Nov 20, 2012 / 05:00 pm
The retailer Hobby Lobby will appeal a federal court’s refusal of its request for an injunction against a Health and Human Services rule that requires the Christian-owned business to cover abortion-causing drugs in its health insurance plans or face millions of dollars in fines.
“We disagree with this decision and we will immediately appeal it,” said Kyle Duncan, General Counsel for the Becket Fund for Religious Liberty.
The religious freedom group is representing the Oklahoma City-based company, which is owned by Founder and CEO David Green and his family. Hobby Lobby’s sister company Mardel, Inc. is also a plaintiff in the case.
Green and his family object to providing abortion-inducing drugs.
“Every American, including family business owners like the Greens, should be free to live and do business according to their religious beliefs. The Green family needs relief now and we will seek it immediately,” Duncan said Nov. 19.
The case is the latest in the controversy over the Department of Health and Human Services mandate requiring insurance coverage for sterilization and contraception, including some abortion-causing drugs. Its narrow religious exemption applies only to non-profit organizations which aim to spread religious values and which employ and serve primarily people of their religion.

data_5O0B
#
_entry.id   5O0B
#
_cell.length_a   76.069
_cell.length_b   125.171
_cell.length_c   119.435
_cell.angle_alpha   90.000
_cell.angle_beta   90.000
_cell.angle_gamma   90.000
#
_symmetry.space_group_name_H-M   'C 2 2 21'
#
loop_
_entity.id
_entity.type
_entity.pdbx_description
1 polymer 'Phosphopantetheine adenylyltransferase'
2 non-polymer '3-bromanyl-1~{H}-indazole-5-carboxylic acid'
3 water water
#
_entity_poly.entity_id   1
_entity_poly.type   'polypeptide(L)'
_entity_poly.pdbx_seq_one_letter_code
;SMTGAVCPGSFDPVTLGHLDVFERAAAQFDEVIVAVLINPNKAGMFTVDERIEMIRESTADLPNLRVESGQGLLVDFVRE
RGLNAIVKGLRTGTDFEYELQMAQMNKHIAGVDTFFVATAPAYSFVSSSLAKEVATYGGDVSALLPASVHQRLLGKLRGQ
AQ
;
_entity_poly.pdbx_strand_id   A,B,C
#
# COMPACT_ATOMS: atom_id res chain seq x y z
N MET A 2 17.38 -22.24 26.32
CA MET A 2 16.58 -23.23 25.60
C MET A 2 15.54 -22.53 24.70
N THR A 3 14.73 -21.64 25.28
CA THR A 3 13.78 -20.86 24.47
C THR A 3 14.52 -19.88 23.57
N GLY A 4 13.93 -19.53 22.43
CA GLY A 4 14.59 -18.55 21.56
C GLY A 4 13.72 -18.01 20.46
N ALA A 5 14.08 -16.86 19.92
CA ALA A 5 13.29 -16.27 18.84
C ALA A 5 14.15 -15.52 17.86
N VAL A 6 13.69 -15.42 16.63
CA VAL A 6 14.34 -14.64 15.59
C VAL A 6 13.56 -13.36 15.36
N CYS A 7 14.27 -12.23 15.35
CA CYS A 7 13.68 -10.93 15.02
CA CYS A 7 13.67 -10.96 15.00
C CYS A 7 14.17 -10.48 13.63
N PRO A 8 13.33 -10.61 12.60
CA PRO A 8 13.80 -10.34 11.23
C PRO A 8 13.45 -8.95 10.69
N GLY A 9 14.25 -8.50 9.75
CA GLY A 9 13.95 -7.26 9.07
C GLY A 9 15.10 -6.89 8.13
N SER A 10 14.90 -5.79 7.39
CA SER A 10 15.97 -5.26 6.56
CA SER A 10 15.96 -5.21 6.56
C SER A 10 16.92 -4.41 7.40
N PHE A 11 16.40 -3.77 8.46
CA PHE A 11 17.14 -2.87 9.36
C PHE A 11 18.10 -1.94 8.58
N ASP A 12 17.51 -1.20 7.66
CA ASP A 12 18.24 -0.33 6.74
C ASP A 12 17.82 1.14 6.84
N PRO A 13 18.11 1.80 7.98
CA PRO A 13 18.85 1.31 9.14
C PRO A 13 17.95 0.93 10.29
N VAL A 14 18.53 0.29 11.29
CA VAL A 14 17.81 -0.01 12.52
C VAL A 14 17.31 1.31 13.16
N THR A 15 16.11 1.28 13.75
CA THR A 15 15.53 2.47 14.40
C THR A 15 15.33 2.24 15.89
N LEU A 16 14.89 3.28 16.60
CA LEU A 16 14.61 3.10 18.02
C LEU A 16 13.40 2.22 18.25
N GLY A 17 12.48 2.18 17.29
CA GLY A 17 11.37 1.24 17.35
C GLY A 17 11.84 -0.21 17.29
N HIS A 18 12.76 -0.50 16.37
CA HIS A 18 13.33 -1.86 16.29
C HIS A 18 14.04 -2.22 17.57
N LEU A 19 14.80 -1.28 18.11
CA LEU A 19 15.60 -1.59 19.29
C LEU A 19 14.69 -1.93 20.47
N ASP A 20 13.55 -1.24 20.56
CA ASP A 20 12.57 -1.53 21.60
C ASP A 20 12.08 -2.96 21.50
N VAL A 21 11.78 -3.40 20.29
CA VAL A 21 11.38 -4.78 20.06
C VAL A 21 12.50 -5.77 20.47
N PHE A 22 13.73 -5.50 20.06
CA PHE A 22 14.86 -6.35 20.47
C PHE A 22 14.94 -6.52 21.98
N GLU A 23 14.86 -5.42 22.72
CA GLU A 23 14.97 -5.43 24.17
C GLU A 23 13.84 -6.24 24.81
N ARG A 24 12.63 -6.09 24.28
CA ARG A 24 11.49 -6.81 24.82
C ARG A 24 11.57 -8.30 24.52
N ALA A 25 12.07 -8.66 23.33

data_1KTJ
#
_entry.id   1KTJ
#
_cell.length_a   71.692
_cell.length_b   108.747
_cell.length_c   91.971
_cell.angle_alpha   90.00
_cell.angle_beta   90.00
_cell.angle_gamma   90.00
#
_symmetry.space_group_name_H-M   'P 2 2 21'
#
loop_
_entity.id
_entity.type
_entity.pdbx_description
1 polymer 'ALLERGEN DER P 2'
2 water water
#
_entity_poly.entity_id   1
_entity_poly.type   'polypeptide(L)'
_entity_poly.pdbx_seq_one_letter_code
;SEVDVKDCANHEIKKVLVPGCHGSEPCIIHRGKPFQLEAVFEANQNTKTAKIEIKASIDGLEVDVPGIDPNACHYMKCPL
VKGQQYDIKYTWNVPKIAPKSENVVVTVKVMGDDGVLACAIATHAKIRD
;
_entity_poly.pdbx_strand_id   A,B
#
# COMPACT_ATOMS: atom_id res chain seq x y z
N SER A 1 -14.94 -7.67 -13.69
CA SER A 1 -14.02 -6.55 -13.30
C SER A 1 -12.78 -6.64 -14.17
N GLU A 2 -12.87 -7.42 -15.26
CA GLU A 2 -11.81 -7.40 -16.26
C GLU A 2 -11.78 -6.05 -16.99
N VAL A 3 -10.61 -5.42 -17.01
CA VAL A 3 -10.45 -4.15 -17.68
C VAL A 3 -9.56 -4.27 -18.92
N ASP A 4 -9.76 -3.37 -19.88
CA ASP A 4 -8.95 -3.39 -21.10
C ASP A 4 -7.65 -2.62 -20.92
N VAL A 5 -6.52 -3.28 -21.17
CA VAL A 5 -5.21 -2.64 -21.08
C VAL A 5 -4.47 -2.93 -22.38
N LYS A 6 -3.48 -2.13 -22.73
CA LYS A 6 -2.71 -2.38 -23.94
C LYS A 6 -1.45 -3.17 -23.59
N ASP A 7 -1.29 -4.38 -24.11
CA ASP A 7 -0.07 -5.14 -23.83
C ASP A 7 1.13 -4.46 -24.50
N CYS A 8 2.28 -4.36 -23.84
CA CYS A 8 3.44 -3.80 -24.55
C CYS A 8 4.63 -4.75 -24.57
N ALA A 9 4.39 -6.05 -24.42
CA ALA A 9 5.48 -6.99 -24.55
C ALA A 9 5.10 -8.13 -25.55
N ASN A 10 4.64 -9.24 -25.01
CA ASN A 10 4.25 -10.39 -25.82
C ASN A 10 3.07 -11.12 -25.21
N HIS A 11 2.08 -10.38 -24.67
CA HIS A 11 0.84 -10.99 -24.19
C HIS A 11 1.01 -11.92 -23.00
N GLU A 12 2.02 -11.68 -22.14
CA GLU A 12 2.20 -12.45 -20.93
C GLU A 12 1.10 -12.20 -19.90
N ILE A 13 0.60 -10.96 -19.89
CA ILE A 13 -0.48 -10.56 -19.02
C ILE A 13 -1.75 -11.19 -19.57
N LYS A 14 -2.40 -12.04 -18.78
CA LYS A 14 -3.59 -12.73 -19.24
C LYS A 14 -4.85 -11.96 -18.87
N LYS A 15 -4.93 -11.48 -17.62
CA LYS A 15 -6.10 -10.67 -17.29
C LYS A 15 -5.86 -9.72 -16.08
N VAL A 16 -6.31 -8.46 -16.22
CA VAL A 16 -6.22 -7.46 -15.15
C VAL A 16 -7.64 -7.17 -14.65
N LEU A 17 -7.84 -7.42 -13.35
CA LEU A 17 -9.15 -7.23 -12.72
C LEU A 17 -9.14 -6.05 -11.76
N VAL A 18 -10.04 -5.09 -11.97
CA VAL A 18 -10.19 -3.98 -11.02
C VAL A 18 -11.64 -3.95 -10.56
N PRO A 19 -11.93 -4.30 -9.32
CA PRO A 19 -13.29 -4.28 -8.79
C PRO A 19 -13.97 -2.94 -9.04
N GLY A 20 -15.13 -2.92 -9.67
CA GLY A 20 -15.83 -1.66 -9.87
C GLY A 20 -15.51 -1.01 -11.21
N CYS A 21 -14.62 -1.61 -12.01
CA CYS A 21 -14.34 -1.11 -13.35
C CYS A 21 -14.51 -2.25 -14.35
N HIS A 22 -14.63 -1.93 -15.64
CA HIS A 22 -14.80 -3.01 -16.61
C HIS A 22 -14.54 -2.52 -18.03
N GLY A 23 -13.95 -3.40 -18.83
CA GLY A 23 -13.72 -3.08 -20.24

Employees who violate the mandate risk fines of $100 per employee per day. Hobby Lobby, which employs over 13,000 full-time employees, said it faces a daily $1.3 million fine beginning Jan. 1, 2013 if it ignores the law.
A lawyer for the federal government said the drugs do not cause abortions and the U.S. has a compelling interest in mandating insurance coverage for them, the Associated Press reports.
U.S. District Judge Joe Heaton of the Western District of Oklahoma on Monday ruled that Hobby Lobby and Mardel “are not religious organizations.” The judge also noted that the plaintiff’s lawyers did not cite any case and the court did not find any case concluding that “secular, for-profit corporations” such as Hobby Lobby have “a constitutional right to the free exercise of religion.” He said the mandate only “indirectly” burdens the Greens’ religious beliefs.
Judge Heaton wrote that the court is “not unsympathetic” to the company’s dilemma. He said the 2010 health care law’s expansion of employer obligations has caused “concerns and issues not previously confronted by companies or their owners.”
The question of whether restrictions on business corporations violate the religious freedom of their owners is one of “largely uncharted waters,” he said.
Meanwhile, David Green said the legal action was necessary because of Hobby Lobby’s dedication to God.
“It is by God’s grace and provision that Hobby Lobby has endured,” he said. “Therefore we seek to honor God by operating the company in a manner consistent with Biblical principles.”
Hobby Lobby has 500 stores in 41 states. …